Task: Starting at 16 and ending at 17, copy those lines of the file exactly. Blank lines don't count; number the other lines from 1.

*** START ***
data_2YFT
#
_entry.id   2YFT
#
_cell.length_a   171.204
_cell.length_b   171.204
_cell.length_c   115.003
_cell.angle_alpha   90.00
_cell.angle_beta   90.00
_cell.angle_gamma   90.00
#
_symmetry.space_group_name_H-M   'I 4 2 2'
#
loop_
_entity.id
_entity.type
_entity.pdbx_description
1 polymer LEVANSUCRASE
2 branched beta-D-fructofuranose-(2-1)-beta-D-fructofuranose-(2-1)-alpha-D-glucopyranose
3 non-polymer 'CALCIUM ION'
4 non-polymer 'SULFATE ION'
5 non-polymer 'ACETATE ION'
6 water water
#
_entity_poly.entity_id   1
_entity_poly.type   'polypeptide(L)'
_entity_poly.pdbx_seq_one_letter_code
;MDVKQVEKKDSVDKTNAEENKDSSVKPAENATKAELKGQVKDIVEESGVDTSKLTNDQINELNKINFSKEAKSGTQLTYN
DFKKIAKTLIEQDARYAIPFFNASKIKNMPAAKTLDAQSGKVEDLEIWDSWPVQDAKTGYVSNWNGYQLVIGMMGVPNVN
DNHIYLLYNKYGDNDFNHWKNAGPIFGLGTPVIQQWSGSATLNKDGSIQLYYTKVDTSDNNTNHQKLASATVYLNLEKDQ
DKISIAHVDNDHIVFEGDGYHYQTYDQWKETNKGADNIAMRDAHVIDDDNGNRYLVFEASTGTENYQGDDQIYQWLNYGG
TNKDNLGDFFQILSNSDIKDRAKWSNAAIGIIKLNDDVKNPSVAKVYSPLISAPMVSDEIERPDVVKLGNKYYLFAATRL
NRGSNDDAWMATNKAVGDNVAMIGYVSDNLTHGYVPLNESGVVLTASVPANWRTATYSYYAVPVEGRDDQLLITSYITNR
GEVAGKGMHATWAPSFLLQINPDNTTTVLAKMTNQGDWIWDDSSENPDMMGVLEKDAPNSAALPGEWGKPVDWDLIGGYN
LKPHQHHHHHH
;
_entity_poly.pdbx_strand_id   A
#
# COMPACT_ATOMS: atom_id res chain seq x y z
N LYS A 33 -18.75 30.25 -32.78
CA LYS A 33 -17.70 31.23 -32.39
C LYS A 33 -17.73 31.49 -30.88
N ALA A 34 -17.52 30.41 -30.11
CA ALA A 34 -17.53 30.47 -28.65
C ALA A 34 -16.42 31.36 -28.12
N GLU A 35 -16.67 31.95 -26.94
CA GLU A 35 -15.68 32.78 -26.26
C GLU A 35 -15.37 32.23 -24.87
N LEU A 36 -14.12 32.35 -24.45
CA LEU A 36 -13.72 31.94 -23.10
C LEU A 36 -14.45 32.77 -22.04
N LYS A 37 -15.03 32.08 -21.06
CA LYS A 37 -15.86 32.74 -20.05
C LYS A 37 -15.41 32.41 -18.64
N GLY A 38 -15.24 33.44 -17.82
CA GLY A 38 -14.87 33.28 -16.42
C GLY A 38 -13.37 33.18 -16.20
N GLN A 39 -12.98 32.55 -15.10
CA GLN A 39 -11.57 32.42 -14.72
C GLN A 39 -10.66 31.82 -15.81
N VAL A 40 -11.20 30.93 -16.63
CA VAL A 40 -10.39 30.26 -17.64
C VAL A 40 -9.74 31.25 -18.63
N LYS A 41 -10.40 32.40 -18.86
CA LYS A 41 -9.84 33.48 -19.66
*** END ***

_entity.type
_entity.pdbx_description